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Off-the-Job Injuries While Treating for On-the-Job Injuries

WC poster.jpgIf you are injured while seeking medical treatment that is required in order for you to go back to work, when the original injury was a Maryland workers’ comp injury, is the second injury a workers’ compensation claim, as well?

The Court of Special Appeals answered that question no. Here’s what happened in Washington Metropolitan Area Transit Authority v. Jan Williams, just decided last week.

The claimant injured his back and left knee while on-the-job on April 15, 2008. A year later, he was attending a specialized type of physical therapy known as work hardening. He had a session, and went to his truck during the lunch break. After the lunch break, he got out of his truck and walked back to his therapy. While in the parking lot, another driver backed up into him.

The Court of Special Appeals ruled that, for a second injury to qualify as compensable under Maryland Workers’ Compensation law, there must be a direct and material relationship between the two injuries. In this case, the second injury was not, strictly speaking, caused by the first injury (rather, it was caused by the circumstances surrounding the treatment of the first injury). This is an issue of proximate causation as lawyers use the phrase–a direct and material relationship.

To further clarify the reason they found for WMATA in this case, the court illustrated circumstances where a second injury is compensable:

  • The first injury impaired his mobility, preventing him from avoiding the car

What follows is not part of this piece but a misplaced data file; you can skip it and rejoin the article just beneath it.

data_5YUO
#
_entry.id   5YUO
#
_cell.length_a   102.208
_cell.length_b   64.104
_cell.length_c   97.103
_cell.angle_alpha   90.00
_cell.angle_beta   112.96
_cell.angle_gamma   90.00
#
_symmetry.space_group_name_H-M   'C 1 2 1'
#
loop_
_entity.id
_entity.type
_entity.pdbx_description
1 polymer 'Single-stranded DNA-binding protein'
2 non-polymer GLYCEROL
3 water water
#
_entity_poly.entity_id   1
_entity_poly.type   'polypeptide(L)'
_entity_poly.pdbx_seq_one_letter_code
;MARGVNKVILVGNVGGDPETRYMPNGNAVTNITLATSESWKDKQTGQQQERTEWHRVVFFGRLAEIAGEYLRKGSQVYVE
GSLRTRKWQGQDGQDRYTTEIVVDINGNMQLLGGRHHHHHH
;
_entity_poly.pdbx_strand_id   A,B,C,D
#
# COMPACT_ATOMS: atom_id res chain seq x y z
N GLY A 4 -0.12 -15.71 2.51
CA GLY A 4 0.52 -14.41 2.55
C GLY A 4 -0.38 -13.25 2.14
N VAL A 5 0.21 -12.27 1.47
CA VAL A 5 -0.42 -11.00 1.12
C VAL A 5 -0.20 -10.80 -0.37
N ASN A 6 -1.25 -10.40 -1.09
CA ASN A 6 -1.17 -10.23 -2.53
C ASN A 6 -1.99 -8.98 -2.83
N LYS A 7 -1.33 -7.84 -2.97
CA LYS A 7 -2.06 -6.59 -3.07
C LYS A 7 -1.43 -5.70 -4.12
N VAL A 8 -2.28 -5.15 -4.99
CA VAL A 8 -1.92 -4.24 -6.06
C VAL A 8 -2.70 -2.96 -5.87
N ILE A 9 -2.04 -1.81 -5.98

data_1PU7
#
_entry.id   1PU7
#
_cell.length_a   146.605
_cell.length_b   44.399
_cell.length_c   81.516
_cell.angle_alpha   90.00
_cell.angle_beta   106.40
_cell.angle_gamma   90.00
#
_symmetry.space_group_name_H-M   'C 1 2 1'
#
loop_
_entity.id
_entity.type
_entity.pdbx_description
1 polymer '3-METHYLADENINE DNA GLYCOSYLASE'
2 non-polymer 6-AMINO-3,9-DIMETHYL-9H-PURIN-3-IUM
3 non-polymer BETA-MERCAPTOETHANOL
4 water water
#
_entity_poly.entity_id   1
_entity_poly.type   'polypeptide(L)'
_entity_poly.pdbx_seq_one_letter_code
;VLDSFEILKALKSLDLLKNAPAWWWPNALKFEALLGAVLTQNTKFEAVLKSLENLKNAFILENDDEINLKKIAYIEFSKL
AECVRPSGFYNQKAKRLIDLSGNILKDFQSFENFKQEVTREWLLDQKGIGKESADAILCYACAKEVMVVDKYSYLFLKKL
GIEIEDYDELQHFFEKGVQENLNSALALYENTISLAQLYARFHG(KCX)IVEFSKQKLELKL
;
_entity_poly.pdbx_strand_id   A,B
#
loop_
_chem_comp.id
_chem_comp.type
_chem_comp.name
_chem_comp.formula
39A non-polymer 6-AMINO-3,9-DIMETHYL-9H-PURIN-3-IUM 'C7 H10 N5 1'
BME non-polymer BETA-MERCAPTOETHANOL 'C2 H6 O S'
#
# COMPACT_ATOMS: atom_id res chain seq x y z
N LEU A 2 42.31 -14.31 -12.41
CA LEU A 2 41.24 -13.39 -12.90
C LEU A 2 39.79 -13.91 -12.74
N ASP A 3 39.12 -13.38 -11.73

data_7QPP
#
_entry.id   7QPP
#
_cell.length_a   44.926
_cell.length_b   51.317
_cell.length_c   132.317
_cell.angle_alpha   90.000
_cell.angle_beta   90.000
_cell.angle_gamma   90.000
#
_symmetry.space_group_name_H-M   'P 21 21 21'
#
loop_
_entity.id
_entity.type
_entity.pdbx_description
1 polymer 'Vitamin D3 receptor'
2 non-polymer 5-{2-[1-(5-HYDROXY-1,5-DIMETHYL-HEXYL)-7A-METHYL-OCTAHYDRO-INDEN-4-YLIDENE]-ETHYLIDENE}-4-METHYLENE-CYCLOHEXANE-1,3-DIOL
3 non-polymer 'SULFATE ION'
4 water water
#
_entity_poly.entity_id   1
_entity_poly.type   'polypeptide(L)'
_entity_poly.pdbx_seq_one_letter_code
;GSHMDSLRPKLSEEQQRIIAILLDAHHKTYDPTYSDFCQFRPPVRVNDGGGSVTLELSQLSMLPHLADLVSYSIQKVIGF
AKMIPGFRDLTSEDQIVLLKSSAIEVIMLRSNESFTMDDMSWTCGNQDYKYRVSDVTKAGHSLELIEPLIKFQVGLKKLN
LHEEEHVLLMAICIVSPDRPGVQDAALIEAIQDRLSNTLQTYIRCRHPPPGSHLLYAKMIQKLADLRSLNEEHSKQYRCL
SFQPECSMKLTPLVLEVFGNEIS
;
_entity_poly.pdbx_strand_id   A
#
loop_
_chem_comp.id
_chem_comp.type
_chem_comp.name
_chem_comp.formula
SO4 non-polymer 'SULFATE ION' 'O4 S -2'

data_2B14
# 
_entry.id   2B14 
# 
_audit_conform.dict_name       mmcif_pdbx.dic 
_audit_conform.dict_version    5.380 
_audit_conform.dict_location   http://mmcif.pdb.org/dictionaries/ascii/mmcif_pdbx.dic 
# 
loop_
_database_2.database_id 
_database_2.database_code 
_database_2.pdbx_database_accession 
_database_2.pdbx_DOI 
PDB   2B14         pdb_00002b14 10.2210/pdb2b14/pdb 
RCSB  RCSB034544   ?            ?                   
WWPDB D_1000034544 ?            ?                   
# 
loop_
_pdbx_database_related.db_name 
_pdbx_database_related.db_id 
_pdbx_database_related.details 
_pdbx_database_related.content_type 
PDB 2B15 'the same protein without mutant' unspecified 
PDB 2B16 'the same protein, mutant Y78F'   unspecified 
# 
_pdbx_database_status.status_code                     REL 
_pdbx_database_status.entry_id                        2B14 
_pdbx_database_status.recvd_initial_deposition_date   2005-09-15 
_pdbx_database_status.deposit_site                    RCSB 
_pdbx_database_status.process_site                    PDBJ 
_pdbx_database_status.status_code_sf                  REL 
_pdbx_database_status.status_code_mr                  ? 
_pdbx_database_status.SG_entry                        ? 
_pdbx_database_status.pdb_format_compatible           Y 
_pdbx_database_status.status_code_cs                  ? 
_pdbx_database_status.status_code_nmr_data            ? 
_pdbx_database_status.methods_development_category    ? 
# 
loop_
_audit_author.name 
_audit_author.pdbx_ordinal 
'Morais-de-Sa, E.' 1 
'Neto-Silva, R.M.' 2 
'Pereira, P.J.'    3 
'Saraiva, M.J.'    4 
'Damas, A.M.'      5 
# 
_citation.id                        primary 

• The first injury caused dizziness, causing a fall and a second injury
  • A first injury required medical treatment, the doctor committed medical malpractice, and caused a second injury

Finally, the Court considered whether the second injury was compensable under Maryland workers’ compensation in a second way–because it was also incurred “on-the-job.” Severing the second injury from the first injury, the question is whether the second injury was on-the-job because the employee needed to be there to get back to work. The employer required it. That issue was not decided by the lower court, so the Court of Special Appeals remanded it back to the trial court (with instructions to remand it back to the Maryland Workers’ Compensation Commission) for consideration.

Even if the Commission rules against the claimant (I don’t think it will), he can still recover by filing what is known as a third-party claim against the driver of the car who hit him. He still has a standard Maryland automobile accident claim and lawsuit available to him.

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